PECO also contends in its Exceptions, at pages 6 and 7, that it is legal error for the Commission to direct the Company to quantify the impact of the disallowed expenses upon the rates established in the investigation at Docket No. R-822291 since the Complainants, including the OCA, have the burden of proof in this proceeding.
If the Complainants and the OCA had the data at their disposal with which to quantify the expense disallowances, the Company's position on
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this issue might have some merit. However, the OCA correctly reasons that,
Regardless of who has the burden of proof, PECO has exclusive access to the information which is necessary to quantify the adjustment. The Complainants have no means by which to prove the amount of these expenses without discovering that information from PECO. The Commission chose to forego the time-consuming and unnecessary procedure of reopening the hearings so that the Complainants can discover information from PECO, and then put that information on the record.
(OCA Reply Exceptions, p. 3).
We agree with the OCA. Therefore, the exception filed by the Company regarding burden of proof is denied.
Keystone Alliance, 63 Pa. PUC at 574.
As the above discussion makes clear, the tortured procedure in the complaint proceeding has resulted in a decision which simply cannot stand. The money the PUC directed PECO to refund was collected pursuant to rates established in 1983 and 1985. The complaint was instituted in 1978 and the rates complained of were the rates in effect at that time. Our review of the PUC's decisions in the relevant rate proceedings demonstrates that, assuming the PUC is empowered to transfer issues from a rate proceeding to a complaint proceeding,*fn8 the PUC did not actually make such a transfer of the political activity issue to this complaint proceeding. If the PUC did not "transfer" the political advertising issue from the 1983 and 1985 rate cases, then the PUC had no authority to order refunds collected pursuant to rates established in the 1983 and 1985 rate cases.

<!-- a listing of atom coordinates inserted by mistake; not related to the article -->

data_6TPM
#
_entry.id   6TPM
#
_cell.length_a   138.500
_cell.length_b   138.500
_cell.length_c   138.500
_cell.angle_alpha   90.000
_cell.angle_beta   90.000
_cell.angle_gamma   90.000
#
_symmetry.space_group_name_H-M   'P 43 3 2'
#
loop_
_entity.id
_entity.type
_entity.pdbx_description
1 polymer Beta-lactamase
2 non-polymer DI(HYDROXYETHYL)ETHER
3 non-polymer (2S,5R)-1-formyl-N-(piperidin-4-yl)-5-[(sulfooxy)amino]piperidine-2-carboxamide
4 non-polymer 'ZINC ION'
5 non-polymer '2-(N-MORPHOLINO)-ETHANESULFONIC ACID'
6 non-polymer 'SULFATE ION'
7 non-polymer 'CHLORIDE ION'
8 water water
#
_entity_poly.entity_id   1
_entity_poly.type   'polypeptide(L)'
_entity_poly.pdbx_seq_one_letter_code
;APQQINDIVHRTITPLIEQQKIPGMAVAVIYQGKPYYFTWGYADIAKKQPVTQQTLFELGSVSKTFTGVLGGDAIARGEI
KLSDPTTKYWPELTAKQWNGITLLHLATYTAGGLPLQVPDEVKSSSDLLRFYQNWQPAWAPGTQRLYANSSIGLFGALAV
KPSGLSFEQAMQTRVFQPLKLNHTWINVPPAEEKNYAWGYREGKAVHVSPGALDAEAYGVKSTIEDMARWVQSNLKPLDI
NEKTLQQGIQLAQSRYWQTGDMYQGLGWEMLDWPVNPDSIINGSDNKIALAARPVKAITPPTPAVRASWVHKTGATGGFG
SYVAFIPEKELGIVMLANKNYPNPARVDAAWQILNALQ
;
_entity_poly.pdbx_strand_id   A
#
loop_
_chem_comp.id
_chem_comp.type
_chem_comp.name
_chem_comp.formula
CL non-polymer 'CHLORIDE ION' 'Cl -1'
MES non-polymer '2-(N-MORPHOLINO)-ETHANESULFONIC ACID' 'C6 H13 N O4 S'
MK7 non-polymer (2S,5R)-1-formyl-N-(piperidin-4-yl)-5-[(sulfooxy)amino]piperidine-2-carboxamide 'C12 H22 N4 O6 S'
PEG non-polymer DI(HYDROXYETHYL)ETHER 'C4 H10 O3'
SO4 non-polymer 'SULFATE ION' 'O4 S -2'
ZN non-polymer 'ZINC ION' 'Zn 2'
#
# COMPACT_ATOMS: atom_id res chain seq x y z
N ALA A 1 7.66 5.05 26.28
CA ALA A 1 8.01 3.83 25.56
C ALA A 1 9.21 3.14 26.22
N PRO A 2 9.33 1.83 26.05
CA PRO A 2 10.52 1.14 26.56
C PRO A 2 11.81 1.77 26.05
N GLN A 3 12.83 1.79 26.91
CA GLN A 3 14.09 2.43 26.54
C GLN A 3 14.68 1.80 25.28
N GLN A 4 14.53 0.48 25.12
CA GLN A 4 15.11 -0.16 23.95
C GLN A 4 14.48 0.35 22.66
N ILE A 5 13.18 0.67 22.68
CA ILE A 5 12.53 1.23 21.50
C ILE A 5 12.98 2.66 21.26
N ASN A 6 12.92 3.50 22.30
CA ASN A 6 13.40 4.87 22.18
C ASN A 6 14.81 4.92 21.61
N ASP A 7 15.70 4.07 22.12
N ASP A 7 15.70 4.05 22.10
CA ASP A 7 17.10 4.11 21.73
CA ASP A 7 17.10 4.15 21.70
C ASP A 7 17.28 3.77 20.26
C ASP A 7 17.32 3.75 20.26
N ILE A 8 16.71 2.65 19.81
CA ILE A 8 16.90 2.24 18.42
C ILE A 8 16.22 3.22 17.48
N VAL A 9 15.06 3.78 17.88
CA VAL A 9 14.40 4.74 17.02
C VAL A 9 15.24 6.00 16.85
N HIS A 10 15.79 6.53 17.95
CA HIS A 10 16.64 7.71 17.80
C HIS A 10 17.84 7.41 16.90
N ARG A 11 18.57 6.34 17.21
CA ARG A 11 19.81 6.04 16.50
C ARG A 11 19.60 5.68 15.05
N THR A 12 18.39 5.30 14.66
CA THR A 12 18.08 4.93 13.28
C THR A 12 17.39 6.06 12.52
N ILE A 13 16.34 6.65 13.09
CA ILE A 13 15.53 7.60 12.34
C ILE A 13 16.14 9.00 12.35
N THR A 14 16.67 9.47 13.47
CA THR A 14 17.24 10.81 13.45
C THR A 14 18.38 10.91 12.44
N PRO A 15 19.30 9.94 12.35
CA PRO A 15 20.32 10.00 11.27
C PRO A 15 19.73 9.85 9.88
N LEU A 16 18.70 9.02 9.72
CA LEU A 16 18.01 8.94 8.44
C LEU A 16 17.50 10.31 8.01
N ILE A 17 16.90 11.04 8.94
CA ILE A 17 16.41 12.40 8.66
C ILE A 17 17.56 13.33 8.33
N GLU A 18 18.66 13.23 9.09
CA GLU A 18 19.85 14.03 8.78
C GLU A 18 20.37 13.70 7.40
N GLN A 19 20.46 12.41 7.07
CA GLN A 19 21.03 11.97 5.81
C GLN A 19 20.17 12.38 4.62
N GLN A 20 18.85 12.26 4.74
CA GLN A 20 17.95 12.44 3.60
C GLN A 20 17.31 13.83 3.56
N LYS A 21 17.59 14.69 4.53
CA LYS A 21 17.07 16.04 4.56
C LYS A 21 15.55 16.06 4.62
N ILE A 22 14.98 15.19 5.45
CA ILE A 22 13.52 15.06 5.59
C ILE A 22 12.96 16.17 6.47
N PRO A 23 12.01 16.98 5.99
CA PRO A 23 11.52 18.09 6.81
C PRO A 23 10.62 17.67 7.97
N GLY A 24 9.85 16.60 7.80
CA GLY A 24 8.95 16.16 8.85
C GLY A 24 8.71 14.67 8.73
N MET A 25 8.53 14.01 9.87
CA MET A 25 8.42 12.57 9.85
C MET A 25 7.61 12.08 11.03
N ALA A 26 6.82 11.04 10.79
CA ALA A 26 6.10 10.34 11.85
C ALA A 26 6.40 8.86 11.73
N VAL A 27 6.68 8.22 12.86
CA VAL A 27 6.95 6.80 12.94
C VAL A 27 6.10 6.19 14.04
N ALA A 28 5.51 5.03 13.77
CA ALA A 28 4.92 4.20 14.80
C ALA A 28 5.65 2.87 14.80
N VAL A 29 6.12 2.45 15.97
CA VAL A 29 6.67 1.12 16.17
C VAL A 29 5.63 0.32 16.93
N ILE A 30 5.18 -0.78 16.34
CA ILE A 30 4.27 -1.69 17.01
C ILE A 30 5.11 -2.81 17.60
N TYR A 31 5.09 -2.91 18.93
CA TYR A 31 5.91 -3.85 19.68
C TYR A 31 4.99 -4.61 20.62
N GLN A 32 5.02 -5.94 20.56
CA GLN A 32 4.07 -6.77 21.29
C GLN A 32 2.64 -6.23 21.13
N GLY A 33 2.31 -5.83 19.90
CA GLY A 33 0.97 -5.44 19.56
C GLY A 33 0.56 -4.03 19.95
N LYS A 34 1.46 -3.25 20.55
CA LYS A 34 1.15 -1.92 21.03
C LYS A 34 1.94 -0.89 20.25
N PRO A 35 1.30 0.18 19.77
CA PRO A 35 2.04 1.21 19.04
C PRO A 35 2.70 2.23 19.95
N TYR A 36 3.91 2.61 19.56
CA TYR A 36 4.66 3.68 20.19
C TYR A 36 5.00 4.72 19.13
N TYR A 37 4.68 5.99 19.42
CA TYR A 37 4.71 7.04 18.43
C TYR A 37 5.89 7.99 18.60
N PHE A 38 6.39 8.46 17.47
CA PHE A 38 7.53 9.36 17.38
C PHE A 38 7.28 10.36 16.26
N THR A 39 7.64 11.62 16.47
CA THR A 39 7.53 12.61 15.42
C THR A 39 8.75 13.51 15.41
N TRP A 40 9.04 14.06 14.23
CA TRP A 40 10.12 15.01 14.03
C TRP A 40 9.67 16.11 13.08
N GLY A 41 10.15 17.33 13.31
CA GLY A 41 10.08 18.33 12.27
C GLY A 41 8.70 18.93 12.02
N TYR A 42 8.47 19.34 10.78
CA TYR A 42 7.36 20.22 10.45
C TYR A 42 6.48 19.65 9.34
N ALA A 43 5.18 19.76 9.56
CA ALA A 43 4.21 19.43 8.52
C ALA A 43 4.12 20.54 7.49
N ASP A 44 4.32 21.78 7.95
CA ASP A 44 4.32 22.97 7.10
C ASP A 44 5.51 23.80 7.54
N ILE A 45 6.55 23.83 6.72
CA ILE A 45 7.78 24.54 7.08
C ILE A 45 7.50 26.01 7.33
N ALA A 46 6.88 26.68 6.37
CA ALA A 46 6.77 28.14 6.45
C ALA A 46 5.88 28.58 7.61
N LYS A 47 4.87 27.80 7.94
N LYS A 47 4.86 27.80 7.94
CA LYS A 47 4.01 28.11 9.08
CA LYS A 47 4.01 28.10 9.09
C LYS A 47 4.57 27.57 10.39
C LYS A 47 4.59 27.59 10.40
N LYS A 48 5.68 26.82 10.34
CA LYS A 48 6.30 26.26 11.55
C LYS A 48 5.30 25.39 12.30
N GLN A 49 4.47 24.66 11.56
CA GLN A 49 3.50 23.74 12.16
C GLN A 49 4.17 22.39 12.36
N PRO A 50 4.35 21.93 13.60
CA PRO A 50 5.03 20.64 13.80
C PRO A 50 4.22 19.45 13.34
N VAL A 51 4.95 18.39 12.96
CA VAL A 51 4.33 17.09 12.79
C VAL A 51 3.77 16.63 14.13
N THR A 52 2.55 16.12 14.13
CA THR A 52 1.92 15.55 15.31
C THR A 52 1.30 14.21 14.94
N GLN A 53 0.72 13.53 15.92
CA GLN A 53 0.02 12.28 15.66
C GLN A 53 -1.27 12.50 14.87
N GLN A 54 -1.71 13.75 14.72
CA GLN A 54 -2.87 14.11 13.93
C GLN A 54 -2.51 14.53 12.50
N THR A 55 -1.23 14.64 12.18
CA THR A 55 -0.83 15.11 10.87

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Thus, the PUC order insofar as it orders a refund*fn9 of rates collected from November 23, 1983 to June 26, 1986 will be vacated. This matter will be remanded to the PUC so it may take such action as necessary to allow PECO to recover the money it refunded pursuant to the PUC order appealed from.
And Now, January 3, 1989, the PUC order insofar as it orders a refund of money collected from November 23, 1983 to June 26, 1986 is vacated. This matter is remanded to the PUC so it may take such action as necessary to allow PECO to recover the rates it refunded pursuant to the PUC order appealed from.
Judge MacPhail did not participate in the decision in this case.
Commission's Order vacated in part. Case remanded.
Dissenting Opinion by Judge Colins:
I dissent from the majority opinion insofar as it vacates the PUC's order mandating a refund of rates collected from November 23, 1983, to June 26, 1986.
The petitioner is free to pursue whatever political agenda it wishes. However, the cost of supporting such political activities must be borne by the shareholders and not by the ratepayers.
The majority by declaring the rate-making methodology invalid is, in effect, allowing the petitioner to accomplish exactly what the majority opinion states the petitioner cannot do.
I see no error in the PUC's methodology, and I would affirm the PUC's order in its entirety.